UKZN hosted the first Genomics Data Carpentry workshop in Africa from 2-3 December 2019.
The institution’s Big Data and Informatics Research Flagship as well as the SARCHI Chair in Quantum Information Processing and Communication (Quantum Research Group) supported the event, which saw a great turnout of predominately postgraduate research students.
The Carpentries is an open-source group that aims to capacitate academics and students that lack the data and software science skills required in the information age of the fourth industrial revolution. The UKZN Big Data and Informatics research flagship shares this objective, and UKZN has hosted numerous data science workshops using the carpentries curriculum.
The Genomic data workshop curriculum covers:
• Project management using open source spreadsheet
• Introduction to Shell
• Introduction to cloud and data wrangling using Shell scripts to access and manipulate genomics data over the Amazon AWS cloud server.
The lessons are novice-friendly and engage participants in hands-on practical sessions.
The event was opened by lead instructor, Dr Moses Okpeku of the Discipline of Genetics, School of Life Sciences at UKZN. The UKZN team consisted of Dr Matthew Adeleke, lecturer in the Discipline of Genetics, School of Life Sciences; Dr Solomon Uriri, postdoctoral Research Fellow, School of Chemistry and Physics; Mr Tadiwanshe Gutsa, MSc student in Civil Engineering, School of Engineering; Ms Oluwafisayo Kaka, MSc Student in Information Systems and Technology, School of Management, IT and Governance; Mr Ayodeji Ogunde, PhD student in Civil Engineering, School of Engineering; and Ms Thembelihle Luthuli, PhD student in Population Studies in the School of Built Environment and Development Studies.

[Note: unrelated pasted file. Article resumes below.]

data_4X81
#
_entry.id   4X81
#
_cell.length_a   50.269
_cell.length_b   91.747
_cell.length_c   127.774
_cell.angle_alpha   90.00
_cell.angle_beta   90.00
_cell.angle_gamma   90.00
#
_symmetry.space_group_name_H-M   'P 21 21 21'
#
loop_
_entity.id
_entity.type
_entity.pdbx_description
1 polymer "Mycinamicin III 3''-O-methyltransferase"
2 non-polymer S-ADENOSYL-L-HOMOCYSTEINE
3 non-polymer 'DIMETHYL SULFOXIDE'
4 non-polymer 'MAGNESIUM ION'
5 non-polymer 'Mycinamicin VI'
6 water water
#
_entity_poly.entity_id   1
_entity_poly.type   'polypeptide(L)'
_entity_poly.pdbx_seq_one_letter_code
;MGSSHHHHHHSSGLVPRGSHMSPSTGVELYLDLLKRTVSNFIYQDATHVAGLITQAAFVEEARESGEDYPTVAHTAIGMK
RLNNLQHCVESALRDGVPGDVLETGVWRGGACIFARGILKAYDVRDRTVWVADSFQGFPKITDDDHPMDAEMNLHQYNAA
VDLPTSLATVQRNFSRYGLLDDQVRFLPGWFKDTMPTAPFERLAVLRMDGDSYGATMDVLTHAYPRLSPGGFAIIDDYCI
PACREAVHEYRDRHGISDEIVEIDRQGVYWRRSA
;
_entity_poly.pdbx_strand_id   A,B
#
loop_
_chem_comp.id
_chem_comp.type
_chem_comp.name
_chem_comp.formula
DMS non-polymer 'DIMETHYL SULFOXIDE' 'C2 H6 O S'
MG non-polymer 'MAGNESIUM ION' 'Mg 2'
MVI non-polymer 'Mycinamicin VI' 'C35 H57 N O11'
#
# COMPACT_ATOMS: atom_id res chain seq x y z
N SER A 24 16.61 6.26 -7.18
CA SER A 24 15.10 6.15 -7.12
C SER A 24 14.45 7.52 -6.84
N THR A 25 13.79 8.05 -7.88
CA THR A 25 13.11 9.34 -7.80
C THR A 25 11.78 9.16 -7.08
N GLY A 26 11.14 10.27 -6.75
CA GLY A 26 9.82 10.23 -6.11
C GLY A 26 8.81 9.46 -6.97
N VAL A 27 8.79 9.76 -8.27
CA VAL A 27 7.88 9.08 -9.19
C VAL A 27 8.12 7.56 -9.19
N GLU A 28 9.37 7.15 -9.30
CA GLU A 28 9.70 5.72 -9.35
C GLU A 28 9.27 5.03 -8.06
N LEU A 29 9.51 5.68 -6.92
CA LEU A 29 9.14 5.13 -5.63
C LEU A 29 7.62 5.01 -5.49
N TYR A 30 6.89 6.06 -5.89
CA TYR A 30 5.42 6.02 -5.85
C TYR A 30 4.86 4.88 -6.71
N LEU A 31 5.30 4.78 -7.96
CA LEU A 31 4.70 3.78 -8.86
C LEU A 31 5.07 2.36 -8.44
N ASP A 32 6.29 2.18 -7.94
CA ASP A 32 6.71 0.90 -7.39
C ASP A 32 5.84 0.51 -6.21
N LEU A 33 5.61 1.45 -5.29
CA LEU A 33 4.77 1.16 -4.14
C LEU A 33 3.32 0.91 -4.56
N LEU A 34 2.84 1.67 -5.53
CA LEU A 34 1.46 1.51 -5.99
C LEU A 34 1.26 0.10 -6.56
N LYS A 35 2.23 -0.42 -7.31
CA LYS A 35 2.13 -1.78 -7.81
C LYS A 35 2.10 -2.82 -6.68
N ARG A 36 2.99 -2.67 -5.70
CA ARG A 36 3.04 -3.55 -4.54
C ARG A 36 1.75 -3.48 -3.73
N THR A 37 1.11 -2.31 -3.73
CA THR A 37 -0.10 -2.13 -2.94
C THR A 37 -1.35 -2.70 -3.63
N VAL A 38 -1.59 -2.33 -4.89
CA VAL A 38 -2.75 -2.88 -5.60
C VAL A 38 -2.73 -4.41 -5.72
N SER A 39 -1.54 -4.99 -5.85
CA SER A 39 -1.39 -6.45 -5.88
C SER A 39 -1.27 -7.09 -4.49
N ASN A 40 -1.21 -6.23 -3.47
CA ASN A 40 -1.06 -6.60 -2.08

The project management lesson used Excel, a common tool employed by academics. This was followed by shell lessons on the Amazon AWS cloud server which most delegates had not used previously. The session utilised about 21 Shell commands, reused consistently to encourage familiarity. Each lesson started off with a discussion to familiarise delegates with the tools and build their confidence.
In his closing address, Big Data and Informatics Pro Vice-Chancellor and Head of the UKZN Quantum Research Group, Professor Francesco Petruccione, encouraged delegates to actively improve their data science skills as Africa suffers a shortage of skilled people to fulfil the requirements of the Information Age. Further workshops are planned for 2020.